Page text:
Cyber-pioneer Vint Cerf to headline July 28 forum on the future of Internet

Vint Cerf

Vint Cerf

Vint Cerf is widely known as one of the fathers of the Internet. Like any father, he is interested in his progeny's prospects. Members of the public and the Stanford community can join Cerf and other experts for a discussion of the Internet's future Thursday, July 28, from 9 a.m. to 5:30 p.m. at the Frances C. Arrillaga Alumni Center.

"While the Internet has already become a pervasive part of everyday life, it is still making major changes to how we do business and live our lives," says Professor William Dally, host of the School of Engineering's 2005 summer forum, "The Internet: Today and Tomorrow," and chair of the Computer Science Department. "The Internet and its impact on society still have a long way to go both technologically and socially."

Looking to advance that understanding, faculty and industry experts at the forum will share and debate the latest thinking on hot topics such as the development of wireless networks, the Internet's impact on traditional media and the ongoing fight against online crime.

Agenda and attendanceDrawing on decades as one of the most influential people in the Internet's history, Cerf will provide the context for the day in a morning keynote speech. In 1973, while a professor in Stanford's Digital Systems Laboratory, Cerf teamed up with Robert E. Kahn of the Defense Department's Advanced Research Projects Agency (now DARPA) to develop the Transmission Control Protocol (TCP). Now called TCP/IP (IP stands for "Internet Protocol"), it is the fundamental communications software that allows the Internet to operate as the huge, diverse global network it is today. Cerf is currently senior vice president of technology strategy at MCI and chairman of the board of the Internet Corporation for Assigned Names and Numbers (ICANN).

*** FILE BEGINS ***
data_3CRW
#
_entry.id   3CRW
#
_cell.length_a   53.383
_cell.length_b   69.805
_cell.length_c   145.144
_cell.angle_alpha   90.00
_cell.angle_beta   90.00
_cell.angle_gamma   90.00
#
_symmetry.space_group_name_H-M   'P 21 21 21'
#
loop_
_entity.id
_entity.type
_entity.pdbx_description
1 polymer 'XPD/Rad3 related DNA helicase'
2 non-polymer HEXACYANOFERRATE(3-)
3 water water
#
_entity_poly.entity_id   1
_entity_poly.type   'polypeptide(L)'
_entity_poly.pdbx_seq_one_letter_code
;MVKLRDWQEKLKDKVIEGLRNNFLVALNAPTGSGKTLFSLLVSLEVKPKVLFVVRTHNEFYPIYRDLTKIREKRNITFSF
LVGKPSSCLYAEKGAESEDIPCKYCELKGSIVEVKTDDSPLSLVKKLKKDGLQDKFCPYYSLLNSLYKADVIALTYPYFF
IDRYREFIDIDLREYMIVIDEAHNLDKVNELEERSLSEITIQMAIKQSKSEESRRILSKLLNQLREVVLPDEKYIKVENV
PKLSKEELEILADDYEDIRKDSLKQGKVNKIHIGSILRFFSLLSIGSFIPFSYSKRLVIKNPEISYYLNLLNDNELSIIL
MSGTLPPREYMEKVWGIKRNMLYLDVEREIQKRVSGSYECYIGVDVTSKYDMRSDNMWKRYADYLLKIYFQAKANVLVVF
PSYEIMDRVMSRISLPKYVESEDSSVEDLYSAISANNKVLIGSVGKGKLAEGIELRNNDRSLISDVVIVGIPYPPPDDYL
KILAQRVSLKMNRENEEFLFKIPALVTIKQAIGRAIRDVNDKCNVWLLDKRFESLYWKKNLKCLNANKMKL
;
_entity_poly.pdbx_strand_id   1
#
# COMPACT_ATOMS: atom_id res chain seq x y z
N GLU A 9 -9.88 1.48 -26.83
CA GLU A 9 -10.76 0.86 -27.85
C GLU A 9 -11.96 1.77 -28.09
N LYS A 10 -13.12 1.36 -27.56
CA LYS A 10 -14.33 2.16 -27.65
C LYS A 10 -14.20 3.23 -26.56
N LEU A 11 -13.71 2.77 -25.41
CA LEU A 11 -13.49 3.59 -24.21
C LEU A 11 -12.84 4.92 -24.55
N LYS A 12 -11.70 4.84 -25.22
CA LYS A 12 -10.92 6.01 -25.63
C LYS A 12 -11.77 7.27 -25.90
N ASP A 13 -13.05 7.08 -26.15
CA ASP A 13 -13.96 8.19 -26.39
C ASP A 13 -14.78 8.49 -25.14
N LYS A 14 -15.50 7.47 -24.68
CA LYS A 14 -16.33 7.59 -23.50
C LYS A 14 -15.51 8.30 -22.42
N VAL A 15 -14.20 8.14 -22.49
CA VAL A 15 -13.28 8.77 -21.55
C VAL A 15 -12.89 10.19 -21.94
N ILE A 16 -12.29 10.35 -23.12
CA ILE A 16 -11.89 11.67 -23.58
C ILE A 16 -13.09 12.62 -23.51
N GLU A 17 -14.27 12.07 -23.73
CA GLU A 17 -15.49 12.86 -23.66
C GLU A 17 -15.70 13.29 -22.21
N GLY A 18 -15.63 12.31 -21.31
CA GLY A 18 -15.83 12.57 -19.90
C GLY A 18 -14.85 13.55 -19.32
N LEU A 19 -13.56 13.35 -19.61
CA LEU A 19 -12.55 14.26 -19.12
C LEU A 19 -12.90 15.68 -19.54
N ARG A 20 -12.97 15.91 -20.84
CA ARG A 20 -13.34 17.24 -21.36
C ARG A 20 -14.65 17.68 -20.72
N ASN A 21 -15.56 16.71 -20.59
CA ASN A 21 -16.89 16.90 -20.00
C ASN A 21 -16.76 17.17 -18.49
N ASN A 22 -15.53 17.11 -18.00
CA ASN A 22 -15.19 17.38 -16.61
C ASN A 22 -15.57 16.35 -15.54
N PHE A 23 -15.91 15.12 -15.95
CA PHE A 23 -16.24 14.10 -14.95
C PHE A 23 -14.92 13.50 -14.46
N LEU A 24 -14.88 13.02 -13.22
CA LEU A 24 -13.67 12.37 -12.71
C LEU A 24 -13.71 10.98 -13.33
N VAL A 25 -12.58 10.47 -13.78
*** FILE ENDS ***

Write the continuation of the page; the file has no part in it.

In a private ceremony before the forum begins, the School of Engineering will dedicate a plaque that will hang in the Gates Computer Science Building to commemorate the work of Cerf, Kahn and many other engineers around the world who contributed to the birth to the Internet.

Following Cerf's remarks and an exhibit of computer science graduate student research posters at lunch, Dally, who holds the Willard R. and Inez Kerr Bell Professorship, will host three expert panels:

  • The Wireless Internet. This panel will explore the implications and development of an Internet that can literally reach anywhere. Joan Vandermate, vice president for product management at Siemens Communication USA, will moderate a discussion with Balaji Prabhakar, associate professor of electrical engineering and computer science, and Billy Moon, distinguished engineer at networking equipment maker Cisco Systems Inc.

  • Are CDs, DVDs, Books and Newspapers Obsolete? The Internet's ascendance as a versatile international medium has certainly changed the role of traditional media. Panelists Shona Brown, vice president of business operations at Internet search firm Google; Hilary Schneider, senior vice president at media company Knight Ridder; and Karen Schneider, director of the Librarians' Index to the Internet, will discuss that change and its implications.

  • Can Technology Stop Cybercrime? The good guys must constantly adapt to stay on top of the scams, thefts and attacks that dog the Internet. Moderator Philippe Courtot, chairman and CEO of network security company Qualys; Dan Boneh, associate professor of computer science and electrical engineering; Howard Schmidt, chief security strategist at the U.S. Computer Emergency Response Team; and Mary Ann Davidson, chief security officer at software giant Oracle, examine Internet security.

  • The forum is sponsored by the Stanford Center for Professional Development, venture capital firms Alloy Ventures and Mayfield, and network technology firm Packet Design.

    Attendance costs $25 for Stanford alumni and members of the public. Current Stanford faculty, staff and students or members of the media can attend for free but are strongly encouraged to register in advance. The event includes lunch for all registrants. To register, visit

    David Orenstein is the communications and public relations manager at the School of Engineering.